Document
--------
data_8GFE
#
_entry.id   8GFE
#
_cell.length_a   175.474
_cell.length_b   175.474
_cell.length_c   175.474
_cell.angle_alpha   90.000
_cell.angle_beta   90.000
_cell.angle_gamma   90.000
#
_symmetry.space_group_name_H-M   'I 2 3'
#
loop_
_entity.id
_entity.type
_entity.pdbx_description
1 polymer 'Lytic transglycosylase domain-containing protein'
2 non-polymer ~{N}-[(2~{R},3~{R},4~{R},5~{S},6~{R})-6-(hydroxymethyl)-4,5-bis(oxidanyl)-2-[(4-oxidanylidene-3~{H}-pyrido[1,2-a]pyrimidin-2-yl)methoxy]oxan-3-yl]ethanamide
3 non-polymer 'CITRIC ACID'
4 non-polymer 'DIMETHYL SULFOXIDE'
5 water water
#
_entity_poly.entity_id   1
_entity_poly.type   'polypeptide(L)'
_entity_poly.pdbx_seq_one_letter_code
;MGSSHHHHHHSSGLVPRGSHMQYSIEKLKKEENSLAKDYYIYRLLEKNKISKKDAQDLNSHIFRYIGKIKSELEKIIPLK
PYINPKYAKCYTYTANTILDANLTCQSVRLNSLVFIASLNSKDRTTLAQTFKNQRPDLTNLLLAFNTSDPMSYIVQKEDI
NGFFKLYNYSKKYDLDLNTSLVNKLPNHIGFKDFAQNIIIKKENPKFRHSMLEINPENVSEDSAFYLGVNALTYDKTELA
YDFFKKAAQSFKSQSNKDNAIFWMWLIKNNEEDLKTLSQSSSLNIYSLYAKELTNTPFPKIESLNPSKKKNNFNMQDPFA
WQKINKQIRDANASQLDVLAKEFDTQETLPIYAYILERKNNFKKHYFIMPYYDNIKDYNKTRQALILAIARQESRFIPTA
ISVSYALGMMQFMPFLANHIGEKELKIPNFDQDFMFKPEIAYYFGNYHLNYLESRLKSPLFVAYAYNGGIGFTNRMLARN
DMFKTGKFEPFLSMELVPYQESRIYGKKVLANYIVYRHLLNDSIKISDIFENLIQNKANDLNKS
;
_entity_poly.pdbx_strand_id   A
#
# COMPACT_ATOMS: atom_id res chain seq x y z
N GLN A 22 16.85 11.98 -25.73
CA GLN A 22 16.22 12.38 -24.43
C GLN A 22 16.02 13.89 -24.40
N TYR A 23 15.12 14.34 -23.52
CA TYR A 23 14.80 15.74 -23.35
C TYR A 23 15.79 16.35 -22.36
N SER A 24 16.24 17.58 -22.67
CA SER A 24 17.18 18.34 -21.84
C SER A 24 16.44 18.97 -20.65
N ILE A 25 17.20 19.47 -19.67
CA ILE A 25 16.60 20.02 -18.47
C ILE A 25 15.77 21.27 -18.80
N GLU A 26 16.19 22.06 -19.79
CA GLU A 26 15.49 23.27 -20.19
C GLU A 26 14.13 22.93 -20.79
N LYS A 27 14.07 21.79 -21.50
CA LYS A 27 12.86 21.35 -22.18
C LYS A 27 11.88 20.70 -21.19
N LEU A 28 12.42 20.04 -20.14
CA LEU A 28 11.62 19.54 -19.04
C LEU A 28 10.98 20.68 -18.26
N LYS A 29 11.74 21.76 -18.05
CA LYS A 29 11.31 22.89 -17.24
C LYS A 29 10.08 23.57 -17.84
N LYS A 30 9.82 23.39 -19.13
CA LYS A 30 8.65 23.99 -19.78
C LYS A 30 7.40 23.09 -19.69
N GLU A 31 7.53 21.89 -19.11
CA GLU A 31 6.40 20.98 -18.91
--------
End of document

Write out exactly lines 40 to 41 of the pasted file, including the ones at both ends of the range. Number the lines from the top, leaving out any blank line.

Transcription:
C GLN A 22 16.02 13.89 -24.40
N TYR A 23 15.12 14.34 -23.52